While in some ways this is disappointing, and we’d hoped to come through with a match, this is actually a huge piece of this brickwall puzzle. When we started the work on this DNA cluster we knew that John Keips/Kupps had migrated from Bohemia and, at the time of his death, his wife thought his father was Jacob D. Kupps when she filled out her husband’s death certificate. From their marriage certificate we knew John’s mother, and Jacob’s wife, was Mary. We also knew we had a large cluster of DNA matches who came from the area of Bohemia.

dna 5-hypothesis 3Just by going through that cluster, building out a central tree that links them all, we found a great lead that likely shows John’s arrival information, along with approximate birth years for Jacob, Mary, and John…as well as John’s previously unknown siblings who seem to have a long history together in the US, and left many records. That means instead of having exhausted all the on-site research we could do on the John’s line, we now have a large number of leads to follow and see if we can push back another generation from both Jacob and Mary. We now know enough to start targeting death certificates for both, which may contain critical names, as well as 6 more marriage/death certificates to look for Mary’s maiden name, as well pieces of evidence that link our Jacob to the arrival Jacob. And, DNA Painter has greatly narrowed down where we’re targeting our on-going research to finally break down this brick wall.

We also have about 20 trees integrated into the master tree, and all of their owners are likely working towards the same goal as we are. As they do their research, and new DNA matches are added to the mix over the years, it’s likely one of us is going to have that piece of the puzzle we’re missing, and finally put it all together.

How to make the most of your AncestryDNA matches: Part 3 – Building connections to your unknown DNA matches

How to make the most of your AncestryDNA matches: Part 3 – Building connections to your unknown DNA matches

In Parts 1 and 2 we walked you through the basics of DNA (How to make the most of your AncestryDNA matches: Part 1 – Getting started), of the importance of having a good tree to your 4xGGP, and how to label you AncestryDNA matches that already have hints (How to make the most of your AncestryDNA matches: Part 2 – Leveraging your strongest matches to make quicker work of your more challenging matches!). In this part, we start to do the hard work of building out DNA matches where we don’t have a matching trees, and we don’t know how they’re linked to us.

Once you have all of your hints with notes attached, look for your largest unidentified match that has a Public Tree, even if it’s unlinked. Since the tree has no hints you’ll know their tree doesn’t match yours (yet!), but the larger the amount of cM the closer your match…so the fewer relatives you’ll have to build out.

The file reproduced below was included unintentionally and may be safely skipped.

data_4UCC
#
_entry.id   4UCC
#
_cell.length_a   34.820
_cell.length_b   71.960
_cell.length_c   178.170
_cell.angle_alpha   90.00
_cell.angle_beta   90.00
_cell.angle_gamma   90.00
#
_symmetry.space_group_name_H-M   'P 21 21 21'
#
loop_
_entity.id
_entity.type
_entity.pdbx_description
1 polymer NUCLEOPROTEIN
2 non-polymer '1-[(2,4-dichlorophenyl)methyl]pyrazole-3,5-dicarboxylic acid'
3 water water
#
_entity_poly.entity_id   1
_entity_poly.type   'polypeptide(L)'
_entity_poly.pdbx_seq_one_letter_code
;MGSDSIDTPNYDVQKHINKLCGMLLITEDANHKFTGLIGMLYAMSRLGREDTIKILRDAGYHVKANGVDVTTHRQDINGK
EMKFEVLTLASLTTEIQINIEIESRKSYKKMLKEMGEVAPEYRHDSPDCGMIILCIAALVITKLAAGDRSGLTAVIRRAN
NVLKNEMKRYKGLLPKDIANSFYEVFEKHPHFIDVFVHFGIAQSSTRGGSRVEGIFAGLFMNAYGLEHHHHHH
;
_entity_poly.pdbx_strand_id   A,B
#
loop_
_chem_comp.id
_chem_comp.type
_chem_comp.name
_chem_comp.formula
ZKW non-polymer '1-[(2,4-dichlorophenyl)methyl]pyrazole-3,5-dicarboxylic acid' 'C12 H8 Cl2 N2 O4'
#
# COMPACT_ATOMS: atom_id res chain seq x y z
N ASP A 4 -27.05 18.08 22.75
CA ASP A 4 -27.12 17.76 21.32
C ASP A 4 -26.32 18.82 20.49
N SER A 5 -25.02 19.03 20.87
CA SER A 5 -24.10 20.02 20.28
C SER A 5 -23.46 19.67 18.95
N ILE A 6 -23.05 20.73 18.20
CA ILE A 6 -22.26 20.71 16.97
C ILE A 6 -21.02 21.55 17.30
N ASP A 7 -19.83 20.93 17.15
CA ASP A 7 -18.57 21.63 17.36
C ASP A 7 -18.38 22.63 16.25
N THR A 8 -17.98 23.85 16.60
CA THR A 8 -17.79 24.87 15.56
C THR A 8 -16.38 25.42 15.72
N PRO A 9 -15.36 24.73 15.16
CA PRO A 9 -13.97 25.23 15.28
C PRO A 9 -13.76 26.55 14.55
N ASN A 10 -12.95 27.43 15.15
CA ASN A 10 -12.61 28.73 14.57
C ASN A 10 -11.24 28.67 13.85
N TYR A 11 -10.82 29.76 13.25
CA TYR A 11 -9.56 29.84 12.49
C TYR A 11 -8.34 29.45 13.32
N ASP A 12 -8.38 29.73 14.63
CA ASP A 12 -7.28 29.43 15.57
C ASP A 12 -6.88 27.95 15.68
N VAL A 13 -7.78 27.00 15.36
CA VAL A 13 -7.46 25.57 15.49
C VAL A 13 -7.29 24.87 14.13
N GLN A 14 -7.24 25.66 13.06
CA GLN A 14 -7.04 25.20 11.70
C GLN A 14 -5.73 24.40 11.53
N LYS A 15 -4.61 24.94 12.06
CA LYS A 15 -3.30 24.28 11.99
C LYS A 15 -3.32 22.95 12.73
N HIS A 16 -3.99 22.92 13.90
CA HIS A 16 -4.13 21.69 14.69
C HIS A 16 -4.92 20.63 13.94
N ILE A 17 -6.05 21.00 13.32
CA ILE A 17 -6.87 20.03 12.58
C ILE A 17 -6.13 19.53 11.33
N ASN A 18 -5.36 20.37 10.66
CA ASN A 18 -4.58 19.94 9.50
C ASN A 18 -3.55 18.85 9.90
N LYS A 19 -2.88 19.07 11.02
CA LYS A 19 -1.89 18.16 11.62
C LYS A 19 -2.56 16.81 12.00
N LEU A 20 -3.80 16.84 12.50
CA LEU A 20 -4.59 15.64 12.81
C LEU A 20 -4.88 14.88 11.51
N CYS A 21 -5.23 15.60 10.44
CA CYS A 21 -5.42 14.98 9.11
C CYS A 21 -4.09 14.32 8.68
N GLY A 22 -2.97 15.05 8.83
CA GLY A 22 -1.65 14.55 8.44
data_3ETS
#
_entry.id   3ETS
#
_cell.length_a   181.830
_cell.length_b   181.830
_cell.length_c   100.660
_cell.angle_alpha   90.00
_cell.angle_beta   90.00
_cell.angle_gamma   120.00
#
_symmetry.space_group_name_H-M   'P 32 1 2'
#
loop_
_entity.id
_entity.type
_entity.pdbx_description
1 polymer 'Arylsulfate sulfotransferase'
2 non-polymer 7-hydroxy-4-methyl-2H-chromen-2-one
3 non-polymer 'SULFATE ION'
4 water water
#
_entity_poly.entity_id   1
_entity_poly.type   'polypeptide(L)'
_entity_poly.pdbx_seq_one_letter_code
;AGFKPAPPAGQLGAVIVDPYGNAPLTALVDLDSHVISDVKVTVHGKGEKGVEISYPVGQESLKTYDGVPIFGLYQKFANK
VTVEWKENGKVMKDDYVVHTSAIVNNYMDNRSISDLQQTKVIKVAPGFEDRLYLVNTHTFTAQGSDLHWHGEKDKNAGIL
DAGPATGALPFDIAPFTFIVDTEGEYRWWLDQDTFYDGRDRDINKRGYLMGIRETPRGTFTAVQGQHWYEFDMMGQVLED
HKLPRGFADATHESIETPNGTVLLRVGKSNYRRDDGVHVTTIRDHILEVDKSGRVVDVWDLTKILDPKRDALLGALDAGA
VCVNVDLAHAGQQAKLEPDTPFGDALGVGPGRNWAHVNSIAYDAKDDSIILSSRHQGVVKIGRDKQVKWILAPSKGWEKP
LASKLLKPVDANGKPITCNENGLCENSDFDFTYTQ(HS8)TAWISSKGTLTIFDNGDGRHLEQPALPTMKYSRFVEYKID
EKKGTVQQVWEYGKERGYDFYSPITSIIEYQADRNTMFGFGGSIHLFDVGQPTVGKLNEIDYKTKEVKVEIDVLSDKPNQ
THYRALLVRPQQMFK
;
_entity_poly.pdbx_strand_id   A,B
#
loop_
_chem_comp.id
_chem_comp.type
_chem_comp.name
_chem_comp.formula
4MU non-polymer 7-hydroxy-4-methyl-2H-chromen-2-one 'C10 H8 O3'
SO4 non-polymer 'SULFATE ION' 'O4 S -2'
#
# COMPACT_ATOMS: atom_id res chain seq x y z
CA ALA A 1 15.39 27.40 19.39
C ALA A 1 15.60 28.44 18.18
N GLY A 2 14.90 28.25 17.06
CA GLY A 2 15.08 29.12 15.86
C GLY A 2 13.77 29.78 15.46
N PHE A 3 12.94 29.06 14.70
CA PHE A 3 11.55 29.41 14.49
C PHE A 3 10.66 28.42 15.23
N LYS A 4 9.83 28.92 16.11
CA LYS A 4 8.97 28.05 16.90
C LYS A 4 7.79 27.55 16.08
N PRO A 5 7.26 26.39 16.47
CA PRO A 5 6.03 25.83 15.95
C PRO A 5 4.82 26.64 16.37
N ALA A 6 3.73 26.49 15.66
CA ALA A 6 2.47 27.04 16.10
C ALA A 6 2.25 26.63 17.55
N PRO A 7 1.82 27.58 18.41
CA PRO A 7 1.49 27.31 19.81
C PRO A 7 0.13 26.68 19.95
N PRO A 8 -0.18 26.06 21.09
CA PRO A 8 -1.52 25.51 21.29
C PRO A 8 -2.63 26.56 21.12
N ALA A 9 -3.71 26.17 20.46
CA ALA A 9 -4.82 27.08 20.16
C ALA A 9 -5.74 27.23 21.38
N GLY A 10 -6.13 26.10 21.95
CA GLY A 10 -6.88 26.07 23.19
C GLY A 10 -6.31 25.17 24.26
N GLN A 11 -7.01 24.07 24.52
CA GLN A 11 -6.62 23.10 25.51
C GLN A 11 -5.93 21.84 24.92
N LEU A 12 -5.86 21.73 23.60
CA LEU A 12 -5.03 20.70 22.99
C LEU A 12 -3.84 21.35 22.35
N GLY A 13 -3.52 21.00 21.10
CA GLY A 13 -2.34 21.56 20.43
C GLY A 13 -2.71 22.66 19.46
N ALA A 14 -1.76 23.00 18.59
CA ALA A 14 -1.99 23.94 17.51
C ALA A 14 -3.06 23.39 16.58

Before we dive in with our first example, here’s the first of several surprising truths about doing genealogical DNA work: you will spend most of your time doing other people’s trees. In a perfect world your DNA match built out their tree to their 4xGGP too…but you’ll find most times you won’t be so lucky!

DNA match surprise #1: You will spend most of your time making DNA matches building out other people’s trees.

Example #1: Eileen Wilson

DNA 3 - Elieen WilsonAs an example, let’s look at a match with an Unlinked Tree and 242 cM of shared DNA. Looking at the match’s Public Tree, the names don’t jump out (other than the very common “Smith”), but based on our notes, we know it’s on Michael’s Father’s Mother’s Mother’s Father’s line…which was William Arthur Smith. To confirm, we entered the cM in the DNA Painter Shared cM Project tool (Link), and the results (eliminating the ½ siblings) indicate the most likely matches are from our tester’s Grandparents or Great Grandparents.

Expanding our tree, we see that we had already identified Wallace David Smith in our tree, his wife Mabel, as the brother of William Arthur Smith. We also had their daughter Lula, which all of which sync’s up with the match’s tree. From there, it’s pretty easy to prove out that the DNA match is the daughter of George and Lula (Smith) Hopkins.DNA 3 - Jewell tree

This is the same process whether the DNA match is 242 cM or 12 cM: use common matches to narrow which line the DNA likely matches you, identify the most likely target for your match through tools like the Shared cM Project charts and the “What are the odds?” tool. From there, build out the likely tree based on your estimates until you find the match. Then, you update the notes so when you find another shared match, you’ll have the info to narrow down their DNA line!